Installing on Apache Karaf

Red Hat Fuse 7.0

Installing Red Hat Fuse on the Apache Karaf container

Fuse Documentation Team

Abstract

It is easy to install Red Hat Fuse and tailor the installation to a particular environment.

Chapter 1. Installation Prerequisites

Before attempting to install and use Red Hat Fuse, make sure your system meets the minimum requirements.

Supported platforms

Red Hat tests and supports Fuse products in the configurations listed at Red Hat JBoss Fuse Supported Configurations.

Java Runtime

For details of the Java runtimes supported by Red Hat Fuse, see Red Hat JBoss Fuse Supported Configurations.

Warning

Do not install the Java runtime under a directory path that includes whitespace. For example, C:\Program Files\Java\jde7 is not an acceptable install path and will lead to unpredictable errors in Red Hat Fuse at run time.

Supported standards

Red Hat Fuse supports the standards and protocols listed at Red Hat JBoss Fuse Supported Standards.

Hardware requirements

The minimum hardware requirements for installing a full installation of Red Hat Fuse are:

  • 250 MB of free disk space
  • 2 GB of RAM

In addition to the disk space required for the base installation, a running system will require space for caching, persistent message stores, and other functions.

Chapter 2. Installation Types

The standard install package for Red Hat Fuse 7.0.0 on Karaf is available for download from the Red Hat Customer Portal. It installs the standard assembly of the Apache Karaf container, including the full Fuse technology stack.

It is possible to create your own custom assembly of Fuse 7.0.0, containing a customized subset of the Fuse features and bundles. You can use this approach to replace the Minimal and the Medium install types, which were available for versions of Fuse prior to 6.2.

Chapter 3. Installing on Apache Karaf

Red Hat Fuse is installed by unpacking an archive system on a system. This provides an easy way for a developer to get up and running.

Getting the archive

You can download the Red Hat Fuse archive from the Red Hat Customer Portal→Downloads→Red Hat JBoss Middleware→Downloads page, after you register and log in to your customer account.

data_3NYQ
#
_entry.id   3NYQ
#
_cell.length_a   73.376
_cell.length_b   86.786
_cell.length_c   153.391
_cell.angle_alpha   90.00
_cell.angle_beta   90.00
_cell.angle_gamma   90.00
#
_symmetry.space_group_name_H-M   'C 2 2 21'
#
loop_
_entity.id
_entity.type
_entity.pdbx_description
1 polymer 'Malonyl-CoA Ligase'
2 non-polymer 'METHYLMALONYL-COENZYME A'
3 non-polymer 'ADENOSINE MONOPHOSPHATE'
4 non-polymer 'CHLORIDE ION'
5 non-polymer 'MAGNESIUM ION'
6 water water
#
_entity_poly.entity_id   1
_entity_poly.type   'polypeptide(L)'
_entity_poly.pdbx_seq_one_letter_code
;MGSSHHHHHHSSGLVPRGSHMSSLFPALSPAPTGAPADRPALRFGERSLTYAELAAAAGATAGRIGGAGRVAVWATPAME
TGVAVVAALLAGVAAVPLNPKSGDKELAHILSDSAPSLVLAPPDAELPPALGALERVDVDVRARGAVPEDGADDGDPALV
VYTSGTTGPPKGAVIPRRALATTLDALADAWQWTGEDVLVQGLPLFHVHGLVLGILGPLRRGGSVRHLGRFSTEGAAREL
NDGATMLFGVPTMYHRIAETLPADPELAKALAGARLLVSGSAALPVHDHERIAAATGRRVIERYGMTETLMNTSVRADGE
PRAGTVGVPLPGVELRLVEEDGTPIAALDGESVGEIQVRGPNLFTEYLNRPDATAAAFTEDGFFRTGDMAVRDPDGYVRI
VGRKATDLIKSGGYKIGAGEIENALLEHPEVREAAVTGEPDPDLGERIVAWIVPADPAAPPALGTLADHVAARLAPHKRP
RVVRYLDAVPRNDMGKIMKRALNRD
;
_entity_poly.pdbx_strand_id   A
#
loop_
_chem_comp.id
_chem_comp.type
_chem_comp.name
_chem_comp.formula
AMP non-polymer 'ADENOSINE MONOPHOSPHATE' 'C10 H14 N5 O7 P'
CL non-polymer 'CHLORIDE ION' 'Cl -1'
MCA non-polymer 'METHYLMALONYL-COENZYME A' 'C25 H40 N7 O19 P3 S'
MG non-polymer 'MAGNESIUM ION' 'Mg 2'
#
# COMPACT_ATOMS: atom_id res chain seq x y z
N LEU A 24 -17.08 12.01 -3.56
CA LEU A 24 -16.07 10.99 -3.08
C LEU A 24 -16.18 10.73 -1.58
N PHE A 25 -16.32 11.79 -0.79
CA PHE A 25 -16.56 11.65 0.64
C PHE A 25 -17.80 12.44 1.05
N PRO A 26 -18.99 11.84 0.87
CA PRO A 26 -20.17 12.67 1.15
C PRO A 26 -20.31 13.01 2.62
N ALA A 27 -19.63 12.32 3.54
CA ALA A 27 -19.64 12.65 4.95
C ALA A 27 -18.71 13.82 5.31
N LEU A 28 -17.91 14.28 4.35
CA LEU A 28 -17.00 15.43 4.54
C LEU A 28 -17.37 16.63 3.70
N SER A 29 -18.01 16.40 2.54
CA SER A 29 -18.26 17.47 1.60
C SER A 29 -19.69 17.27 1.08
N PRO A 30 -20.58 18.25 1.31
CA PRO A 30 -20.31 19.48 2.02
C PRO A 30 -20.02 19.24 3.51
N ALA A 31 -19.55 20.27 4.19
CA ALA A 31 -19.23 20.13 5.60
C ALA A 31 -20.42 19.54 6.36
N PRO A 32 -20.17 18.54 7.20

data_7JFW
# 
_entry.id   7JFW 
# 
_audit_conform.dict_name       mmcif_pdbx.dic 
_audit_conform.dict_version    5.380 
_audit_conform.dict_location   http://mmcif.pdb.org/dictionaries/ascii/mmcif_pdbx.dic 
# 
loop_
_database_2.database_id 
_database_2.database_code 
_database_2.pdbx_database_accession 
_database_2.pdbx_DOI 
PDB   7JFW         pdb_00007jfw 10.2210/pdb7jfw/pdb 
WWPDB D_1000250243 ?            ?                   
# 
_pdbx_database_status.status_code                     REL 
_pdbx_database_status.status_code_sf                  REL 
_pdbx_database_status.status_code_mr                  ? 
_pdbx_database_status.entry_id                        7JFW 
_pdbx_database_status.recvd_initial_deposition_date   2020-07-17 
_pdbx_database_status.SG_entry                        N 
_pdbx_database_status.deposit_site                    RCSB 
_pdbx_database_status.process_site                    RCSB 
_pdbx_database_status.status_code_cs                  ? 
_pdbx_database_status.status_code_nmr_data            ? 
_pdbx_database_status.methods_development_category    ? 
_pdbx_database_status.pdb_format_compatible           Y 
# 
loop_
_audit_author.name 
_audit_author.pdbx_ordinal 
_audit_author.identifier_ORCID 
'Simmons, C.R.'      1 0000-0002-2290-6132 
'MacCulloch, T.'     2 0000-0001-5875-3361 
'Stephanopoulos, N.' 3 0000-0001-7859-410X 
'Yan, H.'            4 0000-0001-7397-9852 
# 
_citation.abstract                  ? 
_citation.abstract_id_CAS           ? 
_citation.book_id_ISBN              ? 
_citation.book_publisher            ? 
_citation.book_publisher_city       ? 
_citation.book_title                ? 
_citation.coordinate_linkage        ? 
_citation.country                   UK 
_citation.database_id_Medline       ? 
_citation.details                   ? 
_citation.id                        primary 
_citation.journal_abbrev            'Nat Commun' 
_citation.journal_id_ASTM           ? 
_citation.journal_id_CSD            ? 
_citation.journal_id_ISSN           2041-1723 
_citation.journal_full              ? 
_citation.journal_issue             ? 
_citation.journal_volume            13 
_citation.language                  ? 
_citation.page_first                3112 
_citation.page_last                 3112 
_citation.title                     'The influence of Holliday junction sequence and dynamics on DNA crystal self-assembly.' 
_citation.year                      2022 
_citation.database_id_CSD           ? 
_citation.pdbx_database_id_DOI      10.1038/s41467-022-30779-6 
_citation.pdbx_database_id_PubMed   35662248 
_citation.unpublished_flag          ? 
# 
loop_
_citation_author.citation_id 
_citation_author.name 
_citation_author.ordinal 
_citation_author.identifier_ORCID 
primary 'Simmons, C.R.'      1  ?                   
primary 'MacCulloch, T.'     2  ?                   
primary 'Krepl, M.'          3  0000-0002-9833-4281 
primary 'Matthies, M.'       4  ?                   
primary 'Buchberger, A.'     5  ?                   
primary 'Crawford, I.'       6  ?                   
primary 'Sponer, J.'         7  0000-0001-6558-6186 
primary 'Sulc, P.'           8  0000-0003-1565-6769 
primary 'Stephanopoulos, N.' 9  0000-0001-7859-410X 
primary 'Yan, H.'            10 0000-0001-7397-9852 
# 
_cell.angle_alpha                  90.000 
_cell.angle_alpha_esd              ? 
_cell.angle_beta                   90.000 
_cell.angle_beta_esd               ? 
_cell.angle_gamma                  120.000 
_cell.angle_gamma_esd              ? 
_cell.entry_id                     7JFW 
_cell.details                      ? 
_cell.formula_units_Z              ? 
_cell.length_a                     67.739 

Once logged in:

  1. Select Fuse, listed under Integration Platforms, in the sidebar menu.
  2. Select 7.0.0 from the Version drop-down list on the Software Downloads page.
  3. Click the Download button next to the Red Hat Fuse 7.0.0 on Karaf Installer file.

Unpacking the archive

Red Hat Fuse is packaged as a .zip file. Using a suitable archive tool, such as Zip, unpack Red Hat Fuse into a directory to which you have full access.

Warning

Do not unpack the archive file into a folder that has spaces in its path name. For example, do not unpack into C:\Documents and Settings\Greco Roman\Desktop\fusesrc.

Warning

Do not unpack the archive file into a folder that has any of the following special characters in its path name: #, %, ^, ".

Using the IBM JDK

If you are using the IBM JDK, remove the saaj-api jar from the installDir/lib/endorsed library using the following command:

rm lib/endorsed/org.apache.servicemix.specs.saaj-api-1.3-2.7.0.jar

Before invoking the ./bin/fuse script:, set the JAVA_OPTS environment variable as follows:

JAVA_OPTS=-Xshareclasses:none

Chapter 4. Adding a Remote Console User

Red Hat Fuse is not installed with a default user for the remote console. You must add a user before you can connect to the server’s remote console. To add a user, edit InstallDir/etc/users.properties.

Important

The information in this file is unencrypted so it is not suitable for environments that require strict security.

To add a user:

  1. Open InstallDir/etc/users.properties in your favorite text editor.
  2. Locate the following lines:

    #admin = admin,_g_:admingroup
    #_g_\:admingroup = group,admin,manager,viewer,systembundles,ssh

    Note that the first line has the syntax USER=PASSWORD,_g_:GROUP,…​. In this example, the first line specifies a user, admin, with the password, admin, and the role group, admingroup.

  3. Uncomment both lines by removing the leading # character.
  4. Change the first admin to the desired user name.
  5. Change the second admin to the desired password.
  6. Save the changes.

Chapter 5. Offline Mode

You can run the Fuse container in offline mode (that is, without an Internet connection). But if you are planning to deploy custom applications to the container, it might be necessary to download additional dependencies to a local Maven repository before you can run the container in offline mode with these applications.

To run the Fuse container in offline mode, it is necessary to distinguish between the following kinds of dependency:

  • Runtime dependencies—the dependencies required to run the Fuse container, in its default configuration.
  • Build-time dependencies—the dependencies required to build a custom application (which might include third-party libraries).

Here is a summary of what can be done in offline mode and what needs to be done in online mode (with an Internet connection):